PHP tags – once and for all. Yet again.

For those of us who have been using PHP since the early version 3 days and such, here is a modern day refresher for PHP tags:

If a file is pure PHP code, it is preferable to omit the PHP closing tag at the end of the file. This prevents accidental whitespace or new lines being added after the PHP closing tag, which may cause unwanted effects because PHP will start output buffering when there is no intention from the programmer to send any output at that point in the script.

And from the comment on the same page:

Since PHP 5.4 the inline echo <?= ?> short tags are always enabled regardless of the short_open_tag (php.ini) setting.

For me personally, closing PHP tags are a part of muscle memory.  I’ll have to unlearn that, I guess.  And in regards to the inline echo tags, I was under the impression that they are being phased out together with the other short tags (<? … ?>).  Apparently, I was wrong.  They are here to stay.  Which explains why there are in PSR-1, PSR-2, and in CakePHP 3 (which requires PHP 5.4.16 and fully adopts PSR-2) in particular.

GitHub error pages

I’ve praised GitHub many a time in posts on this blog and in numerous conversations over a pint.  Today, I found yet another reason to do so – GitHub error pages.  We’ve all seen a parallax 404 by now, right?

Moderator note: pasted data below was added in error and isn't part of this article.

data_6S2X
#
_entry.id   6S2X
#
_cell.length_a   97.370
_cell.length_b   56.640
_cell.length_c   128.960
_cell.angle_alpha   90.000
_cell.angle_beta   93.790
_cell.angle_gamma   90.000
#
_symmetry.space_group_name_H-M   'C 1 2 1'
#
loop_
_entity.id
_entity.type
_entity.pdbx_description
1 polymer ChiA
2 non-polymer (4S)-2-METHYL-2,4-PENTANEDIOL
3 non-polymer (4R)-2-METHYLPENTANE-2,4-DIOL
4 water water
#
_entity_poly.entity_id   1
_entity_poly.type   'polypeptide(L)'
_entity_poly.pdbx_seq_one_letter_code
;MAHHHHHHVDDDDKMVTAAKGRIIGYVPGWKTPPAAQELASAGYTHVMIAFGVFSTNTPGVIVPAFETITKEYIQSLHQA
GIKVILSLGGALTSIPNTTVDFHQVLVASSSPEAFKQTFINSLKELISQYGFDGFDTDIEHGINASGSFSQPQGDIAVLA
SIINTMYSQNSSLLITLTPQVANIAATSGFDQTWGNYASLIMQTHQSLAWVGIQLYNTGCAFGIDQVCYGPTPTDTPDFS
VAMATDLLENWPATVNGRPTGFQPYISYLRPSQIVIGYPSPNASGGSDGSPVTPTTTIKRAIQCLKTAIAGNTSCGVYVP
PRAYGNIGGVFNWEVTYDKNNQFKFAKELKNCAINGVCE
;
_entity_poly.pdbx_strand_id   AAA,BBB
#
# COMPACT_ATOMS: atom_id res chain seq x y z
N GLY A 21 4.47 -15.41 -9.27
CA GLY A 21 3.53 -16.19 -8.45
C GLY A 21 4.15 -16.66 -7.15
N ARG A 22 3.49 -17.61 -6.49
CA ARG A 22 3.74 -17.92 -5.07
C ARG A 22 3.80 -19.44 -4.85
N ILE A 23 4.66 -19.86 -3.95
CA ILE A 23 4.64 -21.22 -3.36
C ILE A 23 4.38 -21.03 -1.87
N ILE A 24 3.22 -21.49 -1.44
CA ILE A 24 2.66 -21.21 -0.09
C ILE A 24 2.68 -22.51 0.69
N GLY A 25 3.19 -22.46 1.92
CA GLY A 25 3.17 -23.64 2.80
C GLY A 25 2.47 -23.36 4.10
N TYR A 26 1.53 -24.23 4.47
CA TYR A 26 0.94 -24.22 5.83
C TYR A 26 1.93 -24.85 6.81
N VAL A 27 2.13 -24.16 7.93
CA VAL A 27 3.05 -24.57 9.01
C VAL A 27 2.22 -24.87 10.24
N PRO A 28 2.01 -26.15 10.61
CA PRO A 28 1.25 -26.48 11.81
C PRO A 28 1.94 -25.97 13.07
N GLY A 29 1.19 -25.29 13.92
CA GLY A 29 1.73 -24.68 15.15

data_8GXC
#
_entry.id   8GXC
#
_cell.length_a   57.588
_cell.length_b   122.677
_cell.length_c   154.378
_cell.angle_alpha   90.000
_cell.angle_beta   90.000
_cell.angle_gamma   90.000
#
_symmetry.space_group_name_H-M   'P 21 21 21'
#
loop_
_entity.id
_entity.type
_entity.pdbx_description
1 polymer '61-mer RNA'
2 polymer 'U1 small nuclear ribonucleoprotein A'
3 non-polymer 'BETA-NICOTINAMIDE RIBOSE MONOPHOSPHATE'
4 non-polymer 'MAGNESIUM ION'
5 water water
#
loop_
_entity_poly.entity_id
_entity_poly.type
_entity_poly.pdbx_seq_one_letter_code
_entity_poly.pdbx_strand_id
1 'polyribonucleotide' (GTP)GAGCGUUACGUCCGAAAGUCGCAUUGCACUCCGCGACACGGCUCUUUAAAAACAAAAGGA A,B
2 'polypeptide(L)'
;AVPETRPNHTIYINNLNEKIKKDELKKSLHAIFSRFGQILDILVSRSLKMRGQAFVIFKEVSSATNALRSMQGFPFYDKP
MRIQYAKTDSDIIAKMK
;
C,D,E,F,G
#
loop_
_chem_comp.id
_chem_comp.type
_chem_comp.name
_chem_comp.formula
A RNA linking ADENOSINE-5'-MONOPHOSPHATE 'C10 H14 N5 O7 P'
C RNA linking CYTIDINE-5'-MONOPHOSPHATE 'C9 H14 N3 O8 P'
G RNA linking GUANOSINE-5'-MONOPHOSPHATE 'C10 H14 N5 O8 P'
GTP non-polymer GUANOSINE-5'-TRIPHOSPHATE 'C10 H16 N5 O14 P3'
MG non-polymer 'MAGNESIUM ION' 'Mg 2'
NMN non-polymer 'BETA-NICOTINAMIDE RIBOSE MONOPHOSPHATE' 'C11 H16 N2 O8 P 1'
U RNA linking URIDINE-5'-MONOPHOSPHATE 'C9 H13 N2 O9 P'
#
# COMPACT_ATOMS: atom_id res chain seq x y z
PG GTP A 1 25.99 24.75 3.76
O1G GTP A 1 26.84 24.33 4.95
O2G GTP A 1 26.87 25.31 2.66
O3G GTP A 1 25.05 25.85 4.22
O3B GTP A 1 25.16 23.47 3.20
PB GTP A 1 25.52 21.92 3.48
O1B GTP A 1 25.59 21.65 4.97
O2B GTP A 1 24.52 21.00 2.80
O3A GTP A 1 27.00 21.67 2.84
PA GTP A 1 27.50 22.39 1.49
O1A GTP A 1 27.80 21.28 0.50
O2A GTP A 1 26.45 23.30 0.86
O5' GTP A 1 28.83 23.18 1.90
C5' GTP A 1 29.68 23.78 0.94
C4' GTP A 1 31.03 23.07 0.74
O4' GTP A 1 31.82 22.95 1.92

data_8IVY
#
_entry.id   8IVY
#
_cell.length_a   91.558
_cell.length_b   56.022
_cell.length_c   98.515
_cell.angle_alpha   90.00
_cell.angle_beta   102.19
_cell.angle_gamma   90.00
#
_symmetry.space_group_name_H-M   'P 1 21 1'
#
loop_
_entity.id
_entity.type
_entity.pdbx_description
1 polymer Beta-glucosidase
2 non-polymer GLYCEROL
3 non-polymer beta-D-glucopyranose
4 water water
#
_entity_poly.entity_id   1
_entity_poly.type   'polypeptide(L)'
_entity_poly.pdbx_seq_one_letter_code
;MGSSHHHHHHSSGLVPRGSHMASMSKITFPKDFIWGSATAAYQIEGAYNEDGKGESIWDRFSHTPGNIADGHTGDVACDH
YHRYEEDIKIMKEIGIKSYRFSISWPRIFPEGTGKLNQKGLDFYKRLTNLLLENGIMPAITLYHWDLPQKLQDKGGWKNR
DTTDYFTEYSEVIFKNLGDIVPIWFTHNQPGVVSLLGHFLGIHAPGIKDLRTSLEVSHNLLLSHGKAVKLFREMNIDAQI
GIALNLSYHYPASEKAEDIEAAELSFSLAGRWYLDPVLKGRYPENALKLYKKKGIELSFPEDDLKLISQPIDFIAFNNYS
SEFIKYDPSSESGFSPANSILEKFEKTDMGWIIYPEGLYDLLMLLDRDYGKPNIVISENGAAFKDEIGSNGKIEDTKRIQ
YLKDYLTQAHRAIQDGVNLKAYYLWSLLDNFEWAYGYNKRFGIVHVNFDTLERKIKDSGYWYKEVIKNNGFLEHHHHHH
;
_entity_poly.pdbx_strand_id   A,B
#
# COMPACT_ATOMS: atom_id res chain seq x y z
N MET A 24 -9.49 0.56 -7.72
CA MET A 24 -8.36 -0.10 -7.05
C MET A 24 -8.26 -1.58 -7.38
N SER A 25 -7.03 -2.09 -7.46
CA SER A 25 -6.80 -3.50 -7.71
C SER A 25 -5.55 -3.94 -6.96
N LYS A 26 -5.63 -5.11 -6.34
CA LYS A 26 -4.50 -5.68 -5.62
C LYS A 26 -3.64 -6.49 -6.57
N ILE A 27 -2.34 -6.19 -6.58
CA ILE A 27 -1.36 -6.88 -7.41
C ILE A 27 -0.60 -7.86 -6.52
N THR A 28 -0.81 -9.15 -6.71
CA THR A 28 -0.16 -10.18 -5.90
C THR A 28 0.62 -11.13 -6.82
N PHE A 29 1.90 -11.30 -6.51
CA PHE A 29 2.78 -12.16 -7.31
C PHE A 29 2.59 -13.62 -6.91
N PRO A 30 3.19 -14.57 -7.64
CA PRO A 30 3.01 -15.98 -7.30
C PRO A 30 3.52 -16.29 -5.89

github 404

Today was the first time I looked into the source code of the page.  It greets one with the following words right under the HTML 5 Doctype definition:

Hello future GitHubber! I bet you’re here to remove those nasty inline styles,
DRY up these templates and make ’em nice and re-usable, right?

Please, don’t.

The link provides even more goodness.  The list of other (all?) GitHub error templates is provided with explanation of which one fires when, as well as an insightful list of rules that GitHub uses for building error pages.  Have a look:

If you’re visiting from the internet, feel free to learn from our style. This is a guide we use for our own apps internally at GitHub. We encourage you to set up one that works for your own team.

Error pages should be built such that they require zero scripting, zero javascript, and zero dependency on anything whatsoever. That means static HTML with inline CSS and base64-encoded images.

The following are banned from every error page:

  • All <script> tags with an src attribute.
  • All JavaScript that loads external data.
  • All <link> tags.
  • All <img> tags with an src pointing to a URL.

It’s things like that that keep me coming back and looking for more web development elegance all around GitHub.